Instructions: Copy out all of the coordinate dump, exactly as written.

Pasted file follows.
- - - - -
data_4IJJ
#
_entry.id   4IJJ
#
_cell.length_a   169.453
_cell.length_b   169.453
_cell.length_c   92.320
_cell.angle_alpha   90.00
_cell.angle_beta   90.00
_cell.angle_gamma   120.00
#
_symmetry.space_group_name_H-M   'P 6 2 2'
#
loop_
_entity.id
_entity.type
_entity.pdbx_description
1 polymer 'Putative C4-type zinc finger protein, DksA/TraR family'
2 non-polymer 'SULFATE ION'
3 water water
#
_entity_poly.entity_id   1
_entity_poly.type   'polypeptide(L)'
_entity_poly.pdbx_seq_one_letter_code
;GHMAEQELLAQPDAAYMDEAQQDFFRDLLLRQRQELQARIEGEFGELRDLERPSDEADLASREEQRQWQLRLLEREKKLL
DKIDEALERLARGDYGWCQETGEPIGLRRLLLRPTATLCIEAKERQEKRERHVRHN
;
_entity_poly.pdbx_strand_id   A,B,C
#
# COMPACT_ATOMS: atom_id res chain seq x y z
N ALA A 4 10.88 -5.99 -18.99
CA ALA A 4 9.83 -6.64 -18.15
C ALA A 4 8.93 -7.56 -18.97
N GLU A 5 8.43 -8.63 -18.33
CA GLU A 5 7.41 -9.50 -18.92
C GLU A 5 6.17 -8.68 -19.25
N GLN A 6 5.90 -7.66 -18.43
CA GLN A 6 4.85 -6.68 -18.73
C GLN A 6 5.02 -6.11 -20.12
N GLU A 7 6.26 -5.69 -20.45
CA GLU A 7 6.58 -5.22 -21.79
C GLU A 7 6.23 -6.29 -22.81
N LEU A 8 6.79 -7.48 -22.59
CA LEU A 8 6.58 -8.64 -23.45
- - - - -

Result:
data_4IJJ
#
_entry.id   4IJJ
#
_cell.length_a   169.453
_cell.length_b   169.453
_cell.length_c   92.320
_cell.angle_alpha   90.00
_cell.angle_beta   90.00
_cell.angle_gamma   120.00
#
_symmetry.space_group_name_H-M   'P 6 2 2'
#
loop_
_entity.id
_entity.type
_entity.pdbx_description
1 polymer 'Putative C4-type zinc finger protein, DksA/TraR family'
2 non-polymer 'SULFATE ION'
3 water water
#
_entity_poly.entity_id   1
_entity_poly.type   'polypeptide(L)'
_entity_poly.pdbx_seq_one_letter_code
;GHMAEQELLAQPDAAYMDEAQQDFFRDLLLRQRQELQARIEGEFGELRDLERPSDEADLASREEQRQWQLRLLEREKKLL
DKIDEALERLARGDYGWCQETGEPIGLRRLLLRPTATLCIEAKERQEKRERHVRHN
;
_entity_poly.pdbx_strand_id   A,B,C
#
# COMPACT_ATOMS: atom_id res chain seq x y z
N ALA A 4 10.88 -5.99 -18.99
CA ALA A 4 9.83 -6.64 -18.15
C ALA A 4 8.93 -7.56 -18.97
N GLU A 5 8.43 -8.63 -18.33
CA GLU A 5 7.41 -9.50 -18.92
C GLU A 5 6.17 -8.68 -19.25
N GLN A 6 5.90 -7.66 -18.43
CA GLN A 6 4.85 -6.68 -18.73
C GLN A 6 5.02 -6.11 -20.12
N GLU A 7 6.26 -5.69 -20.45
CA GLU A 7 6.58 -5.22 -21.79
C GLU A 7 6.23 -6.29 -22.81
N LEU A 8 6.79 -7.48 -22.59
CA LEU A 8 6.58 -8.64 -23.45